Richard Neal: Let's get to work
As he prepares to take the gavel of a powerful tax writing committee in the new Democrat-controlled House, U.S. Rep. Richard Neal urged his fellow Democrats yesterday to “focus on governing” rather than an intraparty leadership squabble that has dominated the post-midterm discussion.
House Democrats will caucus in Washington today to select a leadership team that will help guide the agenda in Congress for the next two years. Some members, including U.S. Rep. Seth Moulton (D-6th) of Salem have been urging the party to turn the page from California Rep. Nancy Pelosi, who is on the precipice of a second stint as speaker, but the rebellion has seemed to sputter in recent days.
Neal (D-1st) doesn’t want to get bogged down in a Democratic power struggle because for the first time in his 30-year career on Capitol Hill he is poised to become a chairman of the Ways and Means Committee.
“I want to put some quick wins on the board,” Neal told Boston business leaders in remarks to the New England Council at the Boston Harbor Hotel.
The Springfield Democrat said “one of the first things we’re going to do, if not the first” on the Ways and Means Committee is vote to protect health insurance coverage for people with pre-existing conditions, a measure contained in the Affordable Care Act but still the subject of perpetual debate in Washington.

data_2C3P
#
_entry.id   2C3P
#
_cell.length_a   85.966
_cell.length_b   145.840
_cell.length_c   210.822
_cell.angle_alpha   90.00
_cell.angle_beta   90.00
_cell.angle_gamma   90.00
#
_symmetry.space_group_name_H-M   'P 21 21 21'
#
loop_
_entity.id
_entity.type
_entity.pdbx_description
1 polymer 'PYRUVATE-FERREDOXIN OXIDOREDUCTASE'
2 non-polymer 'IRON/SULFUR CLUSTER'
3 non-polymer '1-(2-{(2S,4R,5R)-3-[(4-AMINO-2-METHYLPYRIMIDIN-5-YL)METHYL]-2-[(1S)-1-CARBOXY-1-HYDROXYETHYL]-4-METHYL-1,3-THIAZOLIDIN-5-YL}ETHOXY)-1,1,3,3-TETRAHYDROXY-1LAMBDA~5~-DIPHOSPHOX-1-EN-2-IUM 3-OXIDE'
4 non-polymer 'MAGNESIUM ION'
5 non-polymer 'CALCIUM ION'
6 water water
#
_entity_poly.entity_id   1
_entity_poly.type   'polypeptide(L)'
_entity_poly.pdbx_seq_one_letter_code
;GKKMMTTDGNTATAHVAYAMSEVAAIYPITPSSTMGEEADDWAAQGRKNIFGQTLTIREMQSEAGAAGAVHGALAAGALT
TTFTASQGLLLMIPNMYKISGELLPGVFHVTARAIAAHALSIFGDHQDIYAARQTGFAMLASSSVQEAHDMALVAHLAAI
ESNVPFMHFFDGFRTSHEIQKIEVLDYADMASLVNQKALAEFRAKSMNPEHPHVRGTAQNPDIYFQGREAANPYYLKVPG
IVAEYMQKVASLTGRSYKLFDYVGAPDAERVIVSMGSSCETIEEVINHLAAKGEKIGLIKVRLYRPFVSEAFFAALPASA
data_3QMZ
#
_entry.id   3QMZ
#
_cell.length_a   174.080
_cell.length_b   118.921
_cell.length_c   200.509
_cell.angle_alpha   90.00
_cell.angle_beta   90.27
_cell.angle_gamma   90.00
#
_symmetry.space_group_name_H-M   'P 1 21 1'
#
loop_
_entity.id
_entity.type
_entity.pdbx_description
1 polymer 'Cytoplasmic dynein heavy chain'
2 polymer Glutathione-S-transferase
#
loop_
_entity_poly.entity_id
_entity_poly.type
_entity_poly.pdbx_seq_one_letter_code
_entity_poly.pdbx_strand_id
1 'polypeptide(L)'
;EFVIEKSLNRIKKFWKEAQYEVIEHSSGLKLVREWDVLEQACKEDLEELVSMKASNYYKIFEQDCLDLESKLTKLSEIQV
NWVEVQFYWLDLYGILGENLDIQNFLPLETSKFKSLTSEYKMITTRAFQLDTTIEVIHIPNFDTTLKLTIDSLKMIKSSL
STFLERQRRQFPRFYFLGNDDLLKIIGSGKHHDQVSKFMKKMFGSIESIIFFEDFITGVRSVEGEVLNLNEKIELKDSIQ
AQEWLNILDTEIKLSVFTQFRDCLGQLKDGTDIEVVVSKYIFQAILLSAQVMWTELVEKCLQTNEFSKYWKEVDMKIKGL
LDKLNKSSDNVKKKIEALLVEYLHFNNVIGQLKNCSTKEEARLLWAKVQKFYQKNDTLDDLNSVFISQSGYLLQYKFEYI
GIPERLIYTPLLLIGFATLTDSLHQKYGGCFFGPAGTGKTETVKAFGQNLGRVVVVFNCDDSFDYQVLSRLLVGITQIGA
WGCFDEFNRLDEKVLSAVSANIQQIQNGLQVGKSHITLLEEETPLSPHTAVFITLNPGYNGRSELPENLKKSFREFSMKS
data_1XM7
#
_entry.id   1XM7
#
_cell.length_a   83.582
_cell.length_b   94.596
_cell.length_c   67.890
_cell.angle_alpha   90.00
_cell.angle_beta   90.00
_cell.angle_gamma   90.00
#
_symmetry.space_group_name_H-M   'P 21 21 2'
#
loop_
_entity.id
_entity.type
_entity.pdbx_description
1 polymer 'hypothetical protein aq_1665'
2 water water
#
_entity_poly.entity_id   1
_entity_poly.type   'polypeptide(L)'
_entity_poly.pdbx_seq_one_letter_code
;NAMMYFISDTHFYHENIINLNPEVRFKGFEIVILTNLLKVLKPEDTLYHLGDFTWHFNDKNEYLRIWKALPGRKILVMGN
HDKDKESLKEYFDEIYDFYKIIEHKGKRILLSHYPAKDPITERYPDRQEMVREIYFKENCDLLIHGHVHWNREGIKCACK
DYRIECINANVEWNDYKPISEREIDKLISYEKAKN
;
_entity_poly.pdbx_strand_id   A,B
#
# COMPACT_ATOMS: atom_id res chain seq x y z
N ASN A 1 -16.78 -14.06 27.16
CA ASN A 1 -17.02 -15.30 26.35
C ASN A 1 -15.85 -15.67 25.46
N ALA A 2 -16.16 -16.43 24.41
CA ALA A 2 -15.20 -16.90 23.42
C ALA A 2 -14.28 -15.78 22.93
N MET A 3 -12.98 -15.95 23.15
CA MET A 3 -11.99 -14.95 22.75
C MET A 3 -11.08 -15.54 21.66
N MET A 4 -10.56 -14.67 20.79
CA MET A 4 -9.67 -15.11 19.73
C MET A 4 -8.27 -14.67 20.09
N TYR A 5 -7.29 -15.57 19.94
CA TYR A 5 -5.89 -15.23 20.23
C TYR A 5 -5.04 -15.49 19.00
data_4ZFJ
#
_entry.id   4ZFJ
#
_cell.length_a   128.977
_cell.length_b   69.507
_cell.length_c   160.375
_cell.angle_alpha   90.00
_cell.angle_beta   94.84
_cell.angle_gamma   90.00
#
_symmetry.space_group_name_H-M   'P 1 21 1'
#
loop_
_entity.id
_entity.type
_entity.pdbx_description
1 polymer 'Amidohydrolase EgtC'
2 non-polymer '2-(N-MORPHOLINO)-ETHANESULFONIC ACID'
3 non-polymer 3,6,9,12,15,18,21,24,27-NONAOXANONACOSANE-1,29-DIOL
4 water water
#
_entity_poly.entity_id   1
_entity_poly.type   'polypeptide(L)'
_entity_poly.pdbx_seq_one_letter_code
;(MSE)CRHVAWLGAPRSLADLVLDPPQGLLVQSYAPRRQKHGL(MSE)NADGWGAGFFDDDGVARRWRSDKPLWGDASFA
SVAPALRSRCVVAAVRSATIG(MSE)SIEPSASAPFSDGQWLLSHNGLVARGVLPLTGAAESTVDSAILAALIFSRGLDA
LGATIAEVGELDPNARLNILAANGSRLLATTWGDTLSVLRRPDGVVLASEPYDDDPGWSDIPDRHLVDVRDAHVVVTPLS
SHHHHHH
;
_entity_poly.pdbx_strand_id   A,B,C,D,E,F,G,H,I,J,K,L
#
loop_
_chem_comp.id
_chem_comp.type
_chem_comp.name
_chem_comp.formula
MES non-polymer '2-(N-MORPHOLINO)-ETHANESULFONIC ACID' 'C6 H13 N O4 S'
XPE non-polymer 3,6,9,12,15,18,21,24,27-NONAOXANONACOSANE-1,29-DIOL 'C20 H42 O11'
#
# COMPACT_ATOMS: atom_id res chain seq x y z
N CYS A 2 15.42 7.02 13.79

In addition to “enshrining” health care protections for pre-existing conditions, Neal said he is also interested in putting together a bipartisan infrastructure bill, encouraging retirement savings and preserving hospital Medicare and Medicaid reimbursement rates.
Neal said that he recently spoke with Treasury Secretary Steven Mnuchin about an infrastructure bill and believes the Trump administration has an interest. “They’re on board with infrastructure,” Neal said.
From his perch on Ways and Means, Neal in the next Congress will have jurisdiction over everything from taxes to trade and tariffs, Social Security, the tax-side of the Medicare and Medicaid programs and managing public debt.
Neal said protecting the retirement security of Americans has always been of interest to him, and, he said, “We need to build around Social Security and use the tax code to encourage more savings.”